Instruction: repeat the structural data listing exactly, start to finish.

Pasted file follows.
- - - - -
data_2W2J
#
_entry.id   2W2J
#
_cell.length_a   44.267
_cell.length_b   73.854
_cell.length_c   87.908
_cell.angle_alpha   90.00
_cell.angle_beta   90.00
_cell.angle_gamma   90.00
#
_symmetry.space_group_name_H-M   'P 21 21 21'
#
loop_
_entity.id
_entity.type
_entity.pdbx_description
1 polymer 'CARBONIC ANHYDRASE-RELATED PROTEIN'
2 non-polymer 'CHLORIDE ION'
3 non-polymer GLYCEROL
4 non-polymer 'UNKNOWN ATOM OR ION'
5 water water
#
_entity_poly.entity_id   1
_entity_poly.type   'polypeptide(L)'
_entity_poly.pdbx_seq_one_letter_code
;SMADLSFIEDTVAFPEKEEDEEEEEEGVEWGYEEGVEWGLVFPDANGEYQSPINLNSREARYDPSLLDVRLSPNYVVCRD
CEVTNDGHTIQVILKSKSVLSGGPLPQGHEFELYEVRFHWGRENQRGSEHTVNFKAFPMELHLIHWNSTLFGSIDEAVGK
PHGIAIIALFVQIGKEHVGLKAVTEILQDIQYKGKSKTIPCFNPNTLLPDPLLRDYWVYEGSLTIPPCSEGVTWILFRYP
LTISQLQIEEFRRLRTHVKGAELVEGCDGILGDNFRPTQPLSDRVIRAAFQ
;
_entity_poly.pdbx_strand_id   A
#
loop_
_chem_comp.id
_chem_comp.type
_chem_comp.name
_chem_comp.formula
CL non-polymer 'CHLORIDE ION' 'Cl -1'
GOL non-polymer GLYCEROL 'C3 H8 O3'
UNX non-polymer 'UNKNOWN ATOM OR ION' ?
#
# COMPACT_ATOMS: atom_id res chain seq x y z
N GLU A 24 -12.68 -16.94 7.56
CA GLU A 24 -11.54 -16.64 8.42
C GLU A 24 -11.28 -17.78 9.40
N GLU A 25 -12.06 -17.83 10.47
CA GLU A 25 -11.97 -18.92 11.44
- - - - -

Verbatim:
data_2W2J
#
_entry.id   2W2J
#
_cell.length_a   44.267
_cell.length_b   73.854
_cell.length_c   87.908
_cell.angle_alpha   90.00
_cell.angle_beta   90.00
_cell.angle_gamma   90.00
#
_symmetry.space_group_name_H-M   'P 21 21 21'
#
loop_
_entity.id
_entity.type
_entity.pdbx_description
1 polymer 'CARBONIC ANHYDRASE-RELATED PROTEIN'
2 non-polymer 'CHLORIDE ION'
3 non-polymer GLYCEROL
4 non-polymer 'UNKNOWN ATOM OR ION'
5 water water
#
_entity_poly.entity_id   1
_entity_poly.type   'polypeptide(L)'
_entity_poly.pdbx_seq_one_letter_code
;SMADLSFIEDTVAFPEKEEDEEEEEEGVEWGYEEGVEWGLVFPDANGEYQSPINLNSREARYDPSLLDVRLSPNYVVCRD
CEVTNDGHTIQVILKSKSVLSGGPLPQGHEFELYEVRFHWGRENQRGSEHTVNFKAFPMELHLIHWNSTLFGSIDEAVGK
PHGIAIIALFVQIGKEHVGLKAVTEILQDIQYKGKSKTIPCFNPNTLLPDPLLRDYWVYEGSLTIPPCSEGVTWILFRYP
LTISQLQIEEFRRLRTHVKGAELVEGCDGILGDNFRPTQPLSDRVIRAAFQ
;
_entity_poly.pdbx_strand_id   A
#
loop_
_chem_comp.id
_chem_comp.type
_chem_comp.name
_chem_comp.formula
CL non-polymer 'CHLORIDE ION' 'Cl -1'
GOL non-polymer GLYCEROL 'C3 H8 O3'
UNX non-polymer 'UNKNOWN ATOM OR ION' ?
#
# COMPACT_ATOMS: atom_id res chain seq x y z
N GLU A 24 -12.68 -16.94 7.56
CA GLU A 24 -11.54 -16.64 8.42
C GLU A 24 -11.28 -17.78 9.40
N GLU A 25 -12.06 -17.83 10.47
CA GLU A 25 -11.97 -18.92 11.44